FTC action casts more doubt over usefulness of 'all natural' claims

By Hank Schultz

- Last updated on GMT

Image © iStockPhoto / Oleksiy Mark
Image © iStockPhoto / Oleksiy Mark

Related tags Dietary supplement Federal trade commission Food additive

The Federal Trade Commission has taken action on natural claims, something which should make dietary supplement companies sit up and take notice, an attorney says.

This week FTC took action against five personal care product companies​ making natural claims on their products in online ads. It’s true that the companies involved are outside of the dietary supplement arena, but Denver-based attorney Justin Prochnow, a shareholder in the firm Greenberg Traurig, said the message is relevant to all manufacturers of goods that are intended to go on, or into, a consumer’s body.

“I think in this era when all natural claims are such a hot button topic, when any regulatory agency weighs in it is relevant. There is nothing in their comments or their decisions that would lead you to conclude that they would behave differently if it were a dietary supplement company,”​ Prochnow told NutraIngredients-USA.

The five companies, based in California, Colorado, Tennessee and Utah, make sunscreens, hand and body lotions and hair care products. The claims used were “all natural” and “100% natural.”  FTC took issue with this, as the products contained synthetic ingredients such as dimethecone, polyethelene and phenoxyethanol.

For FTC, the concept is clear. Mean what you say and say what you mean. 

“‘All natural’ or ‘100 percent natural’ means just that -- no artificial ingredients or chemicals,” ​said Jessica Rich, Director of the FTC’s Bureau of Consumer Protection. “Companies should take a lesson from these cases.”

Prochnow admitted that there is no regulatory definition of what “natural” means. It seems in the present situation that it’s easier to say what isn’t natural that what is.  Dimethecone—not natural.  Polyethelene, the same. Neither dimethecone (an emollient) or polyethelene (a plastic usually listed as polyethelene glycol that is used as a surfactant) are intended to mimic something that is natural. But what about some of the synthesized versions of botanical compounds that are found in the dietary supplement industry?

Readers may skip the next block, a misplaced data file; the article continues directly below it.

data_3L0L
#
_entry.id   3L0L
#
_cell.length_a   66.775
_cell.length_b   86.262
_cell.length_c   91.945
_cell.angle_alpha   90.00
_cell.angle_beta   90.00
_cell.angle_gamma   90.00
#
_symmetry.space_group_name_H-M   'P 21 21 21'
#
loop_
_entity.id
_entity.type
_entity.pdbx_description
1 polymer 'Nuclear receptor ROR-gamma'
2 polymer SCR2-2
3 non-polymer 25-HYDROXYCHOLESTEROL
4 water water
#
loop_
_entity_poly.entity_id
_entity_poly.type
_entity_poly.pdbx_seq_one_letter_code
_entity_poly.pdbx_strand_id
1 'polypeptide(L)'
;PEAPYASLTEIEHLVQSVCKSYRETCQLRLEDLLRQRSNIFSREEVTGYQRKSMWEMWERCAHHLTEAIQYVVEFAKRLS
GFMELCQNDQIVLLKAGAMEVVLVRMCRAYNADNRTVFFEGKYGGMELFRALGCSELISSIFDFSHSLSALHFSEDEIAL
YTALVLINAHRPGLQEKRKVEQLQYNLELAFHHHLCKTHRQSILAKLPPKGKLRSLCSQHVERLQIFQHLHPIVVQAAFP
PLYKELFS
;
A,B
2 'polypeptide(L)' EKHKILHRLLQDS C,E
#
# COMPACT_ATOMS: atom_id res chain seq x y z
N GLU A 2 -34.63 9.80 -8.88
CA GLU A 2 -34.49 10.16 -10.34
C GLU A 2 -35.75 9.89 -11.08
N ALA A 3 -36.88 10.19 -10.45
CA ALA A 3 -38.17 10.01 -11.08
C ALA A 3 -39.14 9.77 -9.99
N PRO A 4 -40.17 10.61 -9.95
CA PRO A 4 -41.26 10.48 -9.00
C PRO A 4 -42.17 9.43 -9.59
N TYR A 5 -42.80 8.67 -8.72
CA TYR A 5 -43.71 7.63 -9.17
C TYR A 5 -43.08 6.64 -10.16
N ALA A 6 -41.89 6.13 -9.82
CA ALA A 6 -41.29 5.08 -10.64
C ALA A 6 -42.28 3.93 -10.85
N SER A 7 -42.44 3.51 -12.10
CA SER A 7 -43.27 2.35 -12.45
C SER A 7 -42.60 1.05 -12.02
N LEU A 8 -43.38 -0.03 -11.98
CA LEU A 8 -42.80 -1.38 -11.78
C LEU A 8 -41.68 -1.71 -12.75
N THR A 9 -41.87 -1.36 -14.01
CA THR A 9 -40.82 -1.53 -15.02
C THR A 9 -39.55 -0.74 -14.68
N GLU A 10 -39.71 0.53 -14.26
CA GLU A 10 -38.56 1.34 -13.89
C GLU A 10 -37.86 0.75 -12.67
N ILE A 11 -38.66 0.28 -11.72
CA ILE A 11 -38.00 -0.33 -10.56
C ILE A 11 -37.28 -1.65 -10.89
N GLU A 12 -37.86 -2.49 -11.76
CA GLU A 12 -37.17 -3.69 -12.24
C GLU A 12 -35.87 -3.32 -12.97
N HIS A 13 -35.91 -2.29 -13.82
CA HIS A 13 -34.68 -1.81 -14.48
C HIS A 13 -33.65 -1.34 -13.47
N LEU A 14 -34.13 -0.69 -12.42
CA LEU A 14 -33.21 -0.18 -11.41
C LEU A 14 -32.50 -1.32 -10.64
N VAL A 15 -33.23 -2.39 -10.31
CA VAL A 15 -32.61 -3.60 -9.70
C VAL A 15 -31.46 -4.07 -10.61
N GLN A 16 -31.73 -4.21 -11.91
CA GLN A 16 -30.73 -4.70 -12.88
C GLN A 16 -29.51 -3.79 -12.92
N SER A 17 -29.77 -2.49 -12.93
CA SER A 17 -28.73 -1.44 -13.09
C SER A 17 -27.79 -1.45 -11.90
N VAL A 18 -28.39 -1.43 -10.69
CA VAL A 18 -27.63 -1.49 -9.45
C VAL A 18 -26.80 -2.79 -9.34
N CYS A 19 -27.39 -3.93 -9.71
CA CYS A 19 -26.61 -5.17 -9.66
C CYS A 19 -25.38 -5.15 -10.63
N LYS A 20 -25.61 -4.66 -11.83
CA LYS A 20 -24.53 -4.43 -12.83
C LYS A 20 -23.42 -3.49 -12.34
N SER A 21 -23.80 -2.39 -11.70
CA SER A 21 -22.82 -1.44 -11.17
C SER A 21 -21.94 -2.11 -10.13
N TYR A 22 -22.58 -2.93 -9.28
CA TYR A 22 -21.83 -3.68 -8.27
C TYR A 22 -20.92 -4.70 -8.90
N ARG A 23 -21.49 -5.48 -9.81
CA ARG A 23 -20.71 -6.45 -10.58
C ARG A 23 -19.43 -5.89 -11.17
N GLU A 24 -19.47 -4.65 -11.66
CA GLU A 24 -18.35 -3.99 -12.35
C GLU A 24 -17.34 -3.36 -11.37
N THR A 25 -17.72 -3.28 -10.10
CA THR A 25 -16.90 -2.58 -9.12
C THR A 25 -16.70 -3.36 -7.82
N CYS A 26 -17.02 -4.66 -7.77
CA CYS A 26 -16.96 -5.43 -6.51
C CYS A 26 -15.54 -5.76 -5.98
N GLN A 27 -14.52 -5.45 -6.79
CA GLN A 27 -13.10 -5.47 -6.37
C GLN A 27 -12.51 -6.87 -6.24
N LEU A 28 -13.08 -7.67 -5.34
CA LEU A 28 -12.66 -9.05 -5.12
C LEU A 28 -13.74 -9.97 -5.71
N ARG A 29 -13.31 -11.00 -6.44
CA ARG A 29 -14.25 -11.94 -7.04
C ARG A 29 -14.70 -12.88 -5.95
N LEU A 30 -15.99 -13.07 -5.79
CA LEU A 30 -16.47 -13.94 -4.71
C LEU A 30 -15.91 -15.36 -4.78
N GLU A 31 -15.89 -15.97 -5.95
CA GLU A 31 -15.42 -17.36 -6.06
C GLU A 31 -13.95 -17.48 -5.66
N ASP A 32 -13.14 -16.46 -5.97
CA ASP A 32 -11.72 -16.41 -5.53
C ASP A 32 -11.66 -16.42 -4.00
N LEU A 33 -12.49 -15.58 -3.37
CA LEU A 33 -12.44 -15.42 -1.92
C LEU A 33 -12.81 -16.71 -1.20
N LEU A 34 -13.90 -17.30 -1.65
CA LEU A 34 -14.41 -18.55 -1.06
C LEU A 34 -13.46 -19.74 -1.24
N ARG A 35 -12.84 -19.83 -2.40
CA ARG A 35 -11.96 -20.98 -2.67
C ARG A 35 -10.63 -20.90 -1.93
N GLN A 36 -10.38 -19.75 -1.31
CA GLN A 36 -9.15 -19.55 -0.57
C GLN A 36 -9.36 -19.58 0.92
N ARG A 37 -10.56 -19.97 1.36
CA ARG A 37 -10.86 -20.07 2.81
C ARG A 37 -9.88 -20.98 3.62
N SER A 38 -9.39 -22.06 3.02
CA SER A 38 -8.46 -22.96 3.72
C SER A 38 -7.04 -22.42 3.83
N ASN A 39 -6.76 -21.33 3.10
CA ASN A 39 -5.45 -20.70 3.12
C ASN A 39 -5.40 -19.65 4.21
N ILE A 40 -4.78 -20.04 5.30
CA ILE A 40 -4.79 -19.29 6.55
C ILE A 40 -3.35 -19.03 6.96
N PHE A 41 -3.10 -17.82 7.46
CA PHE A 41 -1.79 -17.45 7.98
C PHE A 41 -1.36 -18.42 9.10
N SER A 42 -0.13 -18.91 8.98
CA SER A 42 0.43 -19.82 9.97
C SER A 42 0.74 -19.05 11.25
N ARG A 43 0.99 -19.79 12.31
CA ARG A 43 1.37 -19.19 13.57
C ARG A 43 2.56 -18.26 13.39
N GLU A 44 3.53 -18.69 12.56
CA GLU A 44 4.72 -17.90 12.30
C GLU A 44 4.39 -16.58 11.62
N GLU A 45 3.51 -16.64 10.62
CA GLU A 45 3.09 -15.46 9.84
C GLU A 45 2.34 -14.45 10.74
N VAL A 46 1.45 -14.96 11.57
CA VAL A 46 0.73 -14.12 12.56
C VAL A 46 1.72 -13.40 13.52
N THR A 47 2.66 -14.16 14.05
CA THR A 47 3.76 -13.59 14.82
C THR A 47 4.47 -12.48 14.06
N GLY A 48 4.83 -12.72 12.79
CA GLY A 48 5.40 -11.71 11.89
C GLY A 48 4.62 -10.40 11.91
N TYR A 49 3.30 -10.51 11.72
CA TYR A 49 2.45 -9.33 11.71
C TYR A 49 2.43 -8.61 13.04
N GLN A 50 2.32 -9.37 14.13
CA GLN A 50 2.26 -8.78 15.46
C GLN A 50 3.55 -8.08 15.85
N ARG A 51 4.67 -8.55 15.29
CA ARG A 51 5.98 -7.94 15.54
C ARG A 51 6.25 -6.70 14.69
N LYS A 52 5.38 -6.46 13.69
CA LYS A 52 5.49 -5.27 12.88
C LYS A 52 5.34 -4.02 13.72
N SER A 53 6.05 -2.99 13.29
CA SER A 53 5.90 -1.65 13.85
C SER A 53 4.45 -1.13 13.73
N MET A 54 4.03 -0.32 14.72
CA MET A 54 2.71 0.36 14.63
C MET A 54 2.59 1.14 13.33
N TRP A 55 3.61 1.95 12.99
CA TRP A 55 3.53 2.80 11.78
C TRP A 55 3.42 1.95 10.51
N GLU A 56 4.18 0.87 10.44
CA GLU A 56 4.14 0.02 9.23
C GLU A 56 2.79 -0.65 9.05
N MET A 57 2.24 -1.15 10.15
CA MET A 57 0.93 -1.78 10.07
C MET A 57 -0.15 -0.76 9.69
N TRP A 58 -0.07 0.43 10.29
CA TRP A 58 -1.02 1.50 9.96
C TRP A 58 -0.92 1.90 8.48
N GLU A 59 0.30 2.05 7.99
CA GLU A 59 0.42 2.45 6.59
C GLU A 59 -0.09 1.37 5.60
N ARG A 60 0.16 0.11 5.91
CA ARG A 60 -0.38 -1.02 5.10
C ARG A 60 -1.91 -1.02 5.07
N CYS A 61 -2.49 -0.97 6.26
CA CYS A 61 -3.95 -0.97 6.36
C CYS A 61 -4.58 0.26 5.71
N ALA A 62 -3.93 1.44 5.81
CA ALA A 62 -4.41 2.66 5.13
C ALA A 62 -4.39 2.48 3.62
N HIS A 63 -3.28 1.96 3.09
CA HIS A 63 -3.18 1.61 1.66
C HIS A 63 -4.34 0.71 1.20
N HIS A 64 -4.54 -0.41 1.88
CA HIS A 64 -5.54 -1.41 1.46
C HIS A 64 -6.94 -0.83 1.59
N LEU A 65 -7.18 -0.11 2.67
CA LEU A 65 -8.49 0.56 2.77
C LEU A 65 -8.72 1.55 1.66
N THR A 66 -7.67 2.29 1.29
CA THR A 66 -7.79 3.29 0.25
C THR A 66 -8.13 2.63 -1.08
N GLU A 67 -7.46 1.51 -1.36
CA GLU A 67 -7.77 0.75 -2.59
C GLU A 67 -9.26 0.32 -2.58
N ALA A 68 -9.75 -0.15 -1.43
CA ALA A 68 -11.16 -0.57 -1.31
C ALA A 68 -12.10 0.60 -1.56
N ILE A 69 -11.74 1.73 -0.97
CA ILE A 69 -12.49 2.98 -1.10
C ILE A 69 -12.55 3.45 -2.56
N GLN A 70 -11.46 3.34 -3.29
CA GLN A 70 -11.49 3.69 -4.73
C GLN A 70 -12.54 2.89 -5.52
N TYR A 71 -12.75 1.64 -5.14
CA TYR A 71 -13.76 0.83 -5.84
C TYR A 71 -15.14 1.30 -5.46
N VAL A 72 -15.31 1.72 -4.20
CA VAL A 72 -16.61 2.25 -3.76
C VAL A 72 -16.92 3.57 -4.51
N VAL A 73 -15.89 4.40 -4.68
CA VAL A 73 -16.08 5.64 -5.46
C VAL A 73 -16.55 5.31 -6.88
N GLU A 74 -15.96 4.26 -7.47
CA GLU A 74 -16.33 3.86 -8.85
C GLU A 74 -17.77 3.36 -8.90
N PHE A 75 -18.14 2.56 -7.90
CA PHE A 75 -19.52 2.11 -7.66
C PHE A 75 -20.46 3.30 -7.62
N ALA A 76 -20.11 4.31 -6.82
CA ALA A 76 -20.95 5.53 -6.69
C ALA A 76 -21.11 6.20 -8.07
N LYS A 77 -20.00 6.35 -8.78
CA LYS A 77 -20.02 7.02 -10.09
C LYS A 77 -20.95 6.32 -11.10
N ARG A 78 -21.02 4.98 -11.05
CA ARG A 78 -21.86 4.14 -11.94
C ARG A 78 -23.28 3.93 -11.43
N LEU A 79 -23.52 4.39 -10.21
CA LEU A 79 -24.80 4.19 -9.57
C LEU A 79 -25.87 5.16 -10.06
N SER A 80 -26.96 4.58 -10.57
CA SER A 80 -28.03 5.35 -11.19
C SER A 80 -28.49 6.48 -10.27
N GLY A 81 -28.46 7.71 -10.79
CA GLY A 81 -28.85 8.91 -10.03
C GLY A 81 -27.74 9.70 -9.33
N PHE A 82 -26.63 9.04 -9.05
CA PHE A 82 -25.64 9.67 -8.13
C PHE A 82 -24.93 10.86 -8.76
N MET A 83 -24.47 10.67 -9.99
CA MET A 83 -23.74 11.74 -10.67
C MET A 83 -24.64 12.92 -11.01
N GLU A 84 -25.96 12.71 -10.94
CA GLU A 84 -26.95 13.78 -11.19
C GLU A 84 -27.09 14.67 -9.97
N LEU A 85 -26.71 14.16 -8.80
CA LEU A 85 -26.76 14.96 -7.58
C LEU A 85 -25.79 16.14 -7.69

“Just because you call it ‘bioidentical’ does not mean it is natural. I don’t think it means that at all,”​ Prochnow said.

Don’t forget the excipients

The same could be said for that list of excipients and other trace ingredients for which there is no suitable organic alternative, such as magnesium stearate, a lubrication additive that makes tablet manufacture feasible (though an organic alternative for this is just coming to market​). Does that mean that a product could be certified organic and still not qualify for a “100% natural” claim?

“What I tell companies is that a ‘100% natural’ claim does not leave much room for error,”​ Prochnow said. “That’s why you have to be very careful, and very specific.  ‘All natural’ doesn’t mean natural, except for the excipients I used.”

Prochnow said the key is to craft a claim in such a way that it communicates as effectively and specifically with the consumer as possible. It’s unclear what consumers take away from an ‘all natural’ claim, and how powerful a marketing message that is. But there is no doubt that such claims will get the attention of regulators and that the plaintiffs bar views such claims as an opportunity.  So Prochnow said if companies are still committed to the natural claims there are some ground rules to follow.

“I’d try to steer them to claims such as ‘made with natural, botanically-sourced ingredients.’ SoBe ​(a PepsiCo brand that manufactures teas and juice blends) modified their claims to something like ‘all natural with added vitamins and minerals’ to account for the synthetic nature of those ingredients,”​ he said.

Related topics Regulation Natural claims

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